Over the spring break, I made the decision I wanted to create a long hand screen printed registered length to present in my graduate show. Wanting it to be over 2 meters long, I knew I’d lots of room to spread out to avoid any mistakes and drips of excess pigment onto the print, coming in during the easter break seemed like the best idea. I decided to mix my pigment beforehand meaning once I got into the print room I could get straight on to printing. Working out this print I realised I’d need 250g of each pigment.
This design was created by hand painting 4 compositions of florals and arranging them to interact with one another using the software AVA CAD CAM. This design really suited being used for separated screen printing, the graphic style mean that’s the individual screens fitted really well together.
In terms of keeping track of what screens I had used and what colour was for each screen, I thought it would be easier to do one screen at once and do all 4 prints of it, I did this to avoid mixing up pigments.
I ended up doing this whole print in two days, 10 hours all together. The first two screens I did on the first day as it took me a while to get into the rhythm of it, print, technicians dry the print with a hair dryer while I power wash the squeegee and the screen, then dry screen with a cloth and finish with a hair dryer, ready for second print. This process took a lot longer on the first day, the second day we got that whole process down to 15 minuets! Meaning I could do a whole screens print in an hour, resulting in the last 5 screens being done the second day!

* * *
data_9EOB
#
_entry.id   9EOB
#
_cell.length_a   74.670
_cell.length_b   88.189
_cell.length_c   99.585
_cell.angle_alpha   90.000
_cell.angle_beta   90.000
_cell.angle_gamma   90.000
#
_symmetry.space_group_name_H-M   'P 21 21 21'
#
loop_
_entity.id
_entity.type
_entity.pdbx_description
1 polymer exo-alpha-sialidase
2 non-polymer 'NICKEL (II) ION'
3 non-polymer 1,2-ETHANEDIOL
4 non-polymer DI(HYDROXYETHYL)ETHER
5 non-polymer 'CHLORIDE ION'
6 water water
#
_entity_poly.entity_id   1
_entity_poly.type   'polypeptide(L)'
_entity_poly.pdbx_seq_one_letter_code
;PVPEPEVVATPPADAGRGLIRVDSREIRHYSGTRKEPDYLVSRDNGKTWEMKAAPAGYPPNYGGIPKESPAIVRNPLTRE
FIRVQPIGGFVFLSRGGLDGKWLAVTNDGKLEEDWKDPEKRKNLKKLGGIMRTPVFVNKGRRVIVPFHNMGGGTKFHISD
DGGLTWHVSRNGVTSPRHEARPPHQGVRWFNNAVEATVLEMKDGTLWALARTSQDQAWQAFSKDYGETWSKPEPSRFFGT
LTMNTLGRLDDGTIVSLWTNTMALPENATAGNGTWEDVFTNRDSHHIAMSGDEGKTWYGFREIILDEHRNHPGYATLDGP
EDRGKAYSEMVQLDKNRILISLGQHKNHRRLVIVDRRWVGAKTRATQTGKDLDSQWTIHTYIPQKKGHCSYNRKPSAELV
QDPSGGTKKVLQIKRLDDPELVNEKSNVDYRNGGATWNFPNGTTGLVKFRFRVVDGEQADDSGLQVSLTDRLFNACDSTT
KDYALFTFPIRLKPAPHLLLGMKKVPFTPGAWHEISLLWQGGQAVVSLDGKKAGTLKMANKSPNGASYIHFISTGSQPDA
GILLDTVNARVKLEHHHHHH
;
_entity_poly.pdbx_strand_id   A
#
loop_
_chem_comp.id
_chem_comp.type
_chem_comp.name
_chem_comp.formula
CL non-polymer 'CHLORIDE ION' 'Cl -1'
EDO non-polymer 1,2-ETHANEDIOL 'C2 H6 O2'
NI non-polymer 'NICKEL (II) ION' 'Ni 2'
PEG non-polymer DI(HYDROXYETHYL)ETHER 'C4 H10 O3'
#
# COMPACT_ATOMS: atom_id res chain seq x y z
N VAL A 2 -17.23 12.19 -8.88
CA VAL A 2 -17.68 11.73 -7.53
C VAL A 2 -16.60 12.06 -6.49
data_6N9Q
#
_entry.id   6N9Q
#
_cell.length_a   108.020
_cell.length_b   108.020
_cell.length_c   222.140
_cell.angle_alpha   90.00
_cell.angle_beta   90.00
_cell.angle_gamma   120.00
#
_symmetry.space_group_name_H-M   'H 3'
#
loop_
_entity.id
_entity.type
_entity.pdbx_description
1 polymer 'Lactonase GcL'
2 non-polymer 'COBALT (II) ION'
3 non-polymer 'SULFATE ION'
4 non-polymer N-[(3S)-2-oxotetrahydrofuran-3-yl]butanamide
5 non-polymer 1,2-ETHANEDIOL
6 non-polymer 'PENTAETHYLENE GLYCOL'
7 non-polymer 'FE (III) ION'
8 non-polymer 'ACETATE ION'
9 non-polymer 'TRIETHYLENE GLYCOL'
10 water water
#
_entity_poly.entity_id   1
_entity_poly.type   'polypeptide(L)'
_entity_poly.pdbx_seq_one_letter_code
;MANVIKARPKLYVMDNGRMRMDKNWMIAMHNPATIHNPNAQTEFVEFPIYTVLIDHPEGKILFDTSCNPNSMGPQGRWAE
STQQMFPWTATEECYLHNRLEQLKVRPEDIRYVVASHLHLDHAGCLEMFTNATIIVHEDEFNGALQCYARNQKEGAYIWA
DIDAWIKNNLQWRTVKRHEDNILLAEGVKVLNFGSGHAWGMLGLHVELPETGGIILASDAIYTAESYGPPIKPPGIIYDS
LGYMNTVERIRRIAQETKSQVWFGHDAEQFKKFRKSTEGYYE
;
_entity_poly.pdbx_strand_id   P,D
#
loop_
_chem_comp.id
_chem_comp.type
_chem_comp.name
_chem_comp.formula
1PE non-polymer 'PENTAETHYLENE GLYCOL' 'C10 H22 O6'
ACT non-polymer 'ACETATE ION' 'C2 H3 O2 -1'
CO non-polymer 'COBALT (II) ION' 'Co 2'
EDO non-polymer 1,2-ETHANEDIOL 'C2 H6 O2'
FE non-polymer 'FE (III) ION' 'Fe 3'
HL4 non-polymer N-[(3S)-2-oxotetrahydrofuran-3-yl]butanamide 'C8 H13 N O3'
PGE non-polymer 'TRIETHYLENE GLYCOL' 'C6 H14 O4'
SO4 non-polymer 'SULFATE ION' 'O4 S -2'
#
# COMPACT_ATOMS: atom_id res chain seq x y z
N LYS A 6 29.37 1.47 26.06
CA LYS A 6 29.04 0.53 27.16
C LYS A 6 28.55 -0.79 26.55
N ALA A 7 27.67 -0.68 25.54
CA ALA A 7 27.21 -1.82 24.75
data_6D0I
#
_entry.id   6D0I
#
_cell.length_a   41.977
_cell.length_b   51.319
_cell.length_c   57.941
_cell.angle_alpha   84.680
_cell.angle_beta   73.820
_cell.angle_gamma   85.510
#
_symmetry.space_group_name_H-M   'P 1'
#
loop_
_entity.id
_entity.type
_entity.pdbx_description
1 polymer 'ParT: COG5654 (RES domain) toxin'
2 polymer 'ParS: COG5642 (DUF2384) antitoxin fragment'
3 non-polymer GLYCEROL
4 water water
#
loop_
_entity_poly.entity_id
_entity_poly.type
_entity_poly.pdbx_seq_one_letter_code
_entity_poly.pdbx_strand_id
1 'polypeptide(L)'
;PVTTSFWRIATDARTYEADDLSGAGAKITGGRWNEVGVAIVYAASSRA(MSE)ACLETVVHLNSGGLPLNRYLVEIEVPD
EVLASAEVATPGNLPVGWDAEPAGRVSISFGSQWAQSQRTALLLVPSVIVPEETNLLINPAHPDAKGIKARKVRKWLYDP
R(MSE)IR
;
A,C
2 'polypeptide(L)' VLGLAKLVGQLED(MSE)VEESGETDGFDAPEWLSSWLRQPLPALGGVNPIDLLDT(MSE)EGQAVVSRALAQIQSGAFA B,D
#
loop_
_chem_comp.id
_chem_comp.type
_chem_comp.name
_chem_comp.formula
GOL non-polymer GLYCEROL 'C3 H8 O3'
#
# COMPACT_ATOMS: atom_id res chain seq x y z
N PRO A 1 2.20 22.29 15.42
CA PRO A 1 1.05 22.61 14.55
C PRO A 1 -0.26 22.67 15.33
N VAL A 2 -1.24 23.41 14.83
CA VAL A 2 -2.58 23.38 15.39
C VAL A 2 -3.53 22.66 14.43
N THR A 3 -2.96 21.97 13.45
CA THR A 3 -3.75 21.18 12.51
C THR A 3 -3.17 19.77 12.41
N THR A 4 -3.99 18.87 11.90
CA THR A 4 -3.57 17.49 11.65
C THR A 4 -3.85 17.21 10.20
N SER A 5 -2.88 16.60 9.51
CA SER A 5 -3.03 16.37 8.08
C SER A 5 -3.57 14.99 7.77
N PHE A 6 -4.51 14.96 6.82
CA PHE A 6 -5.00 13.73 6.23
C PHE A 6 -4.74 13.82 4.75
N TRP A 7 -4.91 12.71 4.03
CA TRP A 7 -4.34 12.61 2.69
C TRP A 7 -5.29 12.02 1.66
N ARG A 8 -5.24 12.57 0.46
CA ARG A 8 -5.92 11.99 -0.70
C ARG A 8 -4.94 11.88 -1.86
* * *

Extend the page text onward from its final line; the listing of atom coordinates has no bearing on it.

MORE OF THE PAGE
I decided to do this print onto a lightweight linen that had a slight brown/green colour to it. I though as though the colour of the fabric went well with the pigment colour ways I chose to use.
Wanting the fabric hung for the show, I am still undecided whether I want it hung by a wall or in front of a window, allowing light to shine through. This is why it is important to have a slight transparent fabric. Because of the slight open weave to the fabric, it meant that the pigment actually went through to the backing cloth, which soaked up the excess pigment. It wasn’t till I was pealing the linen of that I realised I would have a second ghosting print left underneath.
Because of how important this print is to my collection, I decided before I started printing that I wanted to have a completely clean backing cloth, so there was no chance anybody’s prints left on the old backing cloth would transfer onto my print. I am so happy I decided to do this as it left me with a clean white/cream base for my print to transfer on. The linen fabric left a really nice texture on the second print, meaning the darker colours have a slight check to them.
This is my finished printed length, I am so happy with how it has turned out, I ended up doing 28 prints all together. After it taking so long, it was hard at the end to not rush it and try and speed up the process, but I am so happy I didn’t. The prints line up so perfectly and the colour pigment mixing is just perfect. I am so excited to see this hung up at the show!